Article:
You can do BIG things with Big6 Skills! Big6 is a six-stage model to help anyone solve problems or make decisions by using information. Some call it information literacy, information communication, or ICT skills, or a process, but we call it the Big6. Using the Big6 information literacy process, you will identify information research goals, seek, use, and assemble relevant, credible information, then to reflect— is the final product effective and was my process efficient. The Big6 information literacy process is completely transferable to any grade level, subject area, or workplace. Big6, state and national instructional standards, and your curriculum all work together hand-in-hand.
How fake news can exploit pictures to make people believe liesUpdated Thu at 2:52amThu 22 Nov 2018, 2:52am True or false? Giraffes are the only mammals that can't jump. According to a growing body of evidence, there are factors pushing you to rate that claim as true — and they have nothing to do zoology, biology, or general knowledge. It comes down to the fact the claim is presented alongside a generic photograph.Introduction to the CRLS Research Guide- CRLS Research GuideCRLS Research Guide Cambridge Rindge And Latin Research Guide Introduction to our Research Guide Now over 11 million pageviews in the first 11 yearsBook Trailers and Common Core Standards--------- Students use technology & digital media strategically and capably.-- Common Core Standards. From the Common Core Key Points on Media and Technology:
The Book Bug: Share and Share AlikeIn the past couple of days I have gotten a few, very sweet emails from other teachers and Media Specialists about the ideas and programs I have shared here on The Book Bug. Although I do come up with a great deal of my own programs and ideas for the Media Center, I must admit that a few of the programs I am using in the Media Center are not 100% my original ideas. I have borrowed from some wonderful, more experienced Media Specialists and tweaked their ideas into my version of their original. I would like to take the time and acknowledge the creators of two of those ideas and explain my adaptation of them. An idea which I have borrowed (or maybe maintained is the correct word for it) for the Media Center is Honor Books. Mrs.
Big6 Information and Technology Skills: Essential and RelevantPresented by Dr. Mike Eisenberg, Professor and Dean Emeritus, University of Washington’s Information School Sponsored by Libraries Unlimited If you attended the live session, you’ll be emailed a CE certificate within 24 hours of the webinar. If you view the recording and would like a CE certificate, join the SLC @ The Forefront community and go to the Webinar Archives folder to take the CE quiz.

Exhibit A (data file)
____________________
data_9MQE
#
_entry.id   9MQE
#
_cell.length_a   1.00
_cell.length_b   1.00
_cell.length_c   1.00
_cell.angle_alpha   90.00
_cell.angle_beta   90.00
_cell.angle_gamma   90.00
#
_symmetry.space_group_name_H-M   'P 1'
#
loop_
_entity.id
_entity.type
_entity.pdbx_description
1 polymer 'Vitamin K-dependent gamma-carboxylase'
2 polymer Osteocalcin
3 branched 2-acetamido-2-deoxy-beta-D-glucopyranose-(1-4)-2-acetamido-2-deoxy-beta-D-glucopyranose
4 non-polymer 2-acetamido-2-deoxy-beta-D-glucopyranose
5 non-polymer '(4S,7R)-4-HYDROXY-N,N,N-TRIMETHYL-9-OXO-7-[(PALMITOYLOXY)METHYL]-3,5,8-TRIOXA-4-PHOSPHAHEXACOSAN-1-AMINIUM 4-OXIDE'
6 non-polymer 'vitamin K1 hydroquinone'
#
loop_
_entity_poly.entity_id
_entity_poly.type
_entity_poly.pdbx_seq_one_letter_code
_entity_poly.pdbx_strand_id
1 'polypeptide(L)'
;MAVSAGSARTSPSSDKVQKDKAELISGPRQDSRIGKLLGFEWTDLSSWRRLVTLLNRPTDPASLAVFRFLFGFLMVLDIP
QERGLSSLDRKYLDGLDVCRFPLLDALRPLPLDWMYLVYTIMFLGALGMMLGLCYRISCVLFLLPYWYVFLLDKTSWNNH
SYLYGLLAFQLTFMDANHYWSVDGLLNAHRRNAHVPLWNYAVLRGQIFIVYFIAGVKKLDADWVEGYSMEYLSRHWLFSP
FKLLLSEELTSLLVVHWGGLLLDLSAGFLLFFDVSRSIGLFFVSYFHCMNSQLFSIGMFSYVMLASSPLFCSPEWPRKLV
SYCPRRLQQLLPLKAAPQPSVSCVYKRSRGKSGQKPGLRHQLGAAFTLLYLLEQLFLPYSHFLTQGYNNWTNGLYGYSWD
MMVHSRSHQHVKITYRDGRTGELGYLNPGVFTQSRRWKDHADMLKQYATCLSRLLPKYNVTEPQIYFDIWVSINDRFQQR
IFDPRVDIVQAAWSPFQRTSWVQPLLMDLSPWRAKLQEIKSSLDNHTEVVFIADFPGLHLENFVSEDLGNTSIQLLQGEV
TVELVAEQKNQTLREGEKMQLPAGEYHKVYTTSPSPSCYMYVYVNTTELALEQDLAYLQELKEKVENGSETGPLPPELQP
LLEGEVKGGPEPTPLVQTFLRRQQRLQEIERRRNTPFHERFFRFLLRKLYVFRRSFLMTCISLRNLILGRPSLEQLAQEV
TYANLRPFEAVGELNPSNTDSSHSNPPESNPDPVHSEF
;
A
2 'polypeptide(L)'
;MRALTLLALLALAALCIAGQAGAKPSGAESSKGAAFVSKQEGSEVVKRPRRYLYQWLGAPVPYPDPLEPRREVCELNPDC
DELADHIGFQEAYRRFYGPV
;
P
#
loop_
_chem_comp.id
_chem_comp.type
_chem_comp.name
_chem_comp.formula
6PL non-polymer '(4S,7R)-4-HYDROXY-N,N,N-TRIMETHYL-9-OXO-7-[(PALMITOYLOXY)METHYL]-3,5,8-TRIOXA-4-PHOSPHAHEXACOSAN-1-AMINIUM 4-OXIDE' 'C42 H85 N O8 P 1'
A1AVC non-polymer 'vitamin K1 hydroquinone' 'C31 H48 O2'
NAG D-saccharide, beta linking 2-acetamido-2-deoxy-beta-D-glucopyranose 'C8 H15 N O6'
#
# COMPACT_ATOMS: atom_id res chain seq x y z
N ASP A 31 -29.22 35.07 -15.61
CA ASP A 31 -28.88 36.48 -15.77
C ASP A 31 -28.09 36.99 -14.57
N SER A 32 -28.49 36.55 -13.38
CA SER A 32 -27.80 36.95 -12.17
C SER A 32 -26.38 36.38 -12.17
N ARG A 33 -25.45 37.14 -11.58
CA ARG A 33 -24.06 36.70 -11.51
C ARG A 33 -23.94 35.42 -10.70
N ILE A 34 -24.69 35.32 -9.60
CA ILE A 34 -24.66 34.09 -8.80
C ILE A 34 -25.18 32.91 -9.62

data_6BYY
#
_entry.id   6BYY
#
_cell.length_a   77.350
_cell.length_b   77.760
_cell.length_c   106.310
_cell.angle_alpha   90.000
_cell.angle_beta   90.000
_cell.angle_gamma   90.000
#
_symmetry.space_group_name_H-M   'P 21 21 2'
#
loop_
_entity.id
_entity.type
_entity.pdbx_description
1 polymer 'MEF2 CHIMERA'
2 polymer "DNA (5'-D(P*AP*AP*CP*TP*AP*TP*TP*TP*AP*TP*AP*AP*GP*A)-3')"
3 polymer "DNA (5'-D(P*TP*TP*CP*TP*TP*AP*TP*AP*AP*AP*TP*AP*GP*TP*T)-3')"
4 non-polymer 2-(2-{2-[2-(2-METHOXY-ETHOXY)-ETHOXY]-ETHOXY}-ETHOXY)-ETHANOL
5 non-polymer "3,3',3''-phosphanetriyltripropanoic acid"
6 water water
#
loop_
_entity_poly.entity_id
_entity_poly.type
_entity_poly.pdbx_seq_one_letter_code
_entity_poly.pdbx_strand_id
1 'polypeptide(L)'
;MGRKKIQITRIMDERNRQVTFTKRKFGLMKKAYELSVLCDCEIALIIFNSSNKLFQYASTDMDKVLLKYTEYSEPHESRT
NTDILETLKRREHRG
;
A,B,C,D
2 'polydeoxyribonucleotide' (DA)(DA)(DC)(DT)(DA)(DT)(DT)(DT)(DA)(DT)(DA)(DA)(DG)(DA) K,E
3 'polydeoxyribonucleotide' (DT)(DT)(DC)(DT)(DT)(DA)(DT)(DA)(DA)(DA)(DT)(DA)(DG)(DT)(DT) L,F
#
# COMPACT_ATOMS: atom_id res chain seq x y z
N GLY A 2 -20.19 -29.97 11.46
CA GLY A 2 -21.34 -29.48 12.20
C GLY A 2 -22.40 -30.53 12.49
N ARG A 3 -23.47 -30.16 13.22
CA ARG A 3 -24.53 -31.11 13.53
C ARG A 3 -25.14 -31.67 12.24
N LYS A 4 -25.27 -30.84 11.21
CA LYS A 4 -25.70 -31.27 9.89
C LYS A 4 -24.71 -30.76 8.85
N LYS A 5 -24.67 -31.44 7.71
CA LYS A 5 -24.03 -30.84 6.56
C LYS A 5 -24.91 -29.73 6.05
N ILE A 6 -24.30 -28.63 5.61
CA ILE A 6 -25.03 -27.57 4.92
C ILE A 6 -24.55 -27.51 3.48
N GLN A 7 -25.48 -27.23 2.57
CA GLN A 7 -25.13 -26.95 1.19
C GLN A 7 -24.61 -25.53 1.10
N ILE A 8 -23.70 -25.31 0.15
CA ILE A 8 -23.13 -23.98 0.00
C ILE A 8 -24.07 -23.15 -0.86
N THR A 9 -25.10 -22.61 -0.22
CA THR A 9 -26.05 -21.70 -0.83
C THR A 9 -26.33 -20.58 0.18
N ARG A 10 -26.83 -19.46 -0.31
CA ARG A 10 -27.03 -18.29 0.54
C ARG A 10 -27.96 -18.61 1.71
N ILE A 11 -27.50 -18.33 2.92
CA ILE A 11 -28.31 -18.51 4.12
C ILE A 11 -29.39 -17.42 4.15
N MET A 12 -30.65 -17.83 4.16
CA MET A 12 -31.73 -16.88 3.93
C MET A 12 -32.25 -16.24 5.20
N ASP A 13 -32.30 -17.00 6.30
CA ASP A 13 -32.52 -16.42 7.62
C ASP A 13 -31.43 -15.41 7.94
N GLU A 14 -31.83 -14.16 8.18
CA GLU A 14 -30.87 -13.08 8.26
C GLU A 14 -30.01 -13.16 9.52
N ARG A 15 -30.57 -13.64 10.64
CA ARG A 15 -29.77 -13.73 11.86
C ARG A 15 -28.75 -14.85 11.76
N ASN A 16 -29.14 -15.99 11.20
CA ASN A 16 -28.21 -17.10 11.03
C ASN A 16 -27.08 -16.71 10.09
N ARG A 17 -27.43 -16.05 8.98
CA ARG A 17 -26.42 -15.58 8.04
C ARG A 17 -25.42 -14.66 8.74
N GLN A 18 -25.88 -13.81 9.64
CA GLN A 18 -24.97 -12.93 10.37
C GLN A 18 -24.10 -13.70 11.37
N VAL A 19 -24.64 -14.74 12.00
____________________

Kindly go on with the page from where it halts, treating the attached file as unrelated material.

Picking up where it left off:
Lateral Reading: A How-ToInformation literacy librarians (correctly) teach students to evaluate the websites they use for papers and other academic purposes by looking at features such as the site’s domain, its appearance, who the author is, etc. These are necessary steps, but there are increasing calls for evaluation to be broader. Mike Caulfield’s Web Literacy for Student Fact Checkers, for example, encourages “lateral reading,” an approach that involves reading “about” a website or other source in addition to reading and analyzing the source itself. Lateral reading of a website involves a short scan of the site followed by researching its ownership and what other sources say the site to help decide whether the information there can be trusted or not. An in-depth look at how to perform lateral reading is offered in “Lateral Reading and the Nature of Expertise: Reading Less and Learning More When Evaluating Digital Information.”
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Big6 Matrix: Use the Internet with Big6 Skills to Achieve StandardsThe definition of information literacy has become more complex as resources and technologies have changed. The continuing expansion of information demands that all individuals acquire the thinking skills that will enable them to learn on their own. AASL Standards for the 21st-Century LearnerHow fake news gets into our minds, and what you can do to resist itAlthough the term itself is not new, fake news presents a growing threat for societies across the world. Only a small amount of fake news is needed to disrupt a conversation, and at extremes it can have an impact on democratic processes, including elections. Read more: We made deceptive robots to see why fake news spreads, and found a weakness But what can we do to avoid fake news, at a time when we could be waiting a while for mainstream media and social networks to step up and address the problem?